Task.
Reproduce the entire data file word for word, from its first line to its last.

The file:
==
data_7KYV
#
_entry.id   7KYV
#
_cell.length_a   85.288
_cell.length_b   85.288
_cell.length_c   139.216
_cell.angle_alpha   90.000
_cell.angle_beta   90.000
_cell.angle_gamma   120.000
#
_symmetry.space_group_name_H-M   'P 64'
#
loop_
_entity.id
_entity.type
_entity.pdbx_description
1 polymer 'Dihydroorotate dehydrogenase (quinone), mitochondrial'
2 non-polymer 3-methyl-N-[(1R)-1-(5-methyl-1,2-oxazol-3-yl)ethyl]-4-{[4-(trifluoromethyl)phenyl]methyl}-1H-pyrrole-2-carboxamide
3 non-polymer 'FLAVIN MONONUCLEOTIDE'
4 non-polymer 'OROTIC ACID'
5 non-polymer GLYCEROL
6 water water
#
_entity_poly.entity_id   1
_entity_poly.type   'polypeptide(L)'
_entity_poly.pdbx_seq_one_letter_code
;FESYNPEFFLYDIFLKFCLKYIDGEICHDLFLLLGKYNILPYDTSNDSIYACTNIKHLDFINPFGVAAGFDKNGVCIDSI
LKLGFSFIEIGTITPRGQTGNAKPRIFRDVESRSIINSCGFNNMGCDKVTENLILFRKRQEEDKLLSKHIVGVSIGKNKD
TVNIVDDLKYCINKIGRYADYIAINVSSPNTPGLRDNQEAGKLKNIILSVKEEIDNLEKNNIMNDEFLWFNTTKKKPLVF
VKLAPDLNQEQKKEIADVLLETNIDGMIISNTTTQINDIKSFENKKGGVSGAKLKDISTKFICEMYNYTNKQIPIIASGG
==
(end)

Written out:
data_7KYV
#
_entry.id   7KYV
#
_cell.length_a   85.288
_cell.length_b   85.288
_cell.length_c   139.216
_cell.angle_alpha   90.000
_cell.angle_beta   90.000
_cell.angle_gamma   120.000
#
_symmetry.space_group_name_H-M   'P 64'
#
loop_
_entity.id
_entity.type
_entity.pdbx_description
1 polymer 'Dihydroorotate dehydrogenase (quinone), mitochondrial'
2 non-polymer 3-methyl-N-[(1R)-1-(5-methyl-1,2-oxazol-3-yl)ethyl]-4-{[4-(trifluoromethyl)phenyl]methyl}-1H-pyrrole-2-carboxamide
3 non-polymer 'FLAVIN MONONUCLEOTIDE'
4 non-polymer 'OROTIC ACID'
5 non-polymer GLYCEROL
6 water water
#
_entity_poly.entity_id   1
_entity_poly.type   'polypeptide(L)'
_entity_poly.pdbx_seq_one_letter_code
;FESYNPEFFLYDIFLKFCLKYIDGEICHDLFLLLGKYNILPYDTSNDSIYACTNIKHLDFINPFGVAAGFDKNGVCIDSI
LKLGFSFIEIGTITPRGQTGNAKPRIFRDVESRSIINSCGFNNMGCDKVTENLILFRKRQEEDKLLSKHIVGVSIGKNKD
TVNIVDDLKYCINKIGRYADYIAINVSSPNTPGLRDNQEAGKLKNIILSVKEEIDNLEKNNIMNDEFLWFNTTKKKPLVF
VKLAPDLNQEQKKEIADVLLETNIDGMIISNTTTQINDIKSFENKKGGVSGAKLKDISTKFICEMYNYTNKQIPIIASGG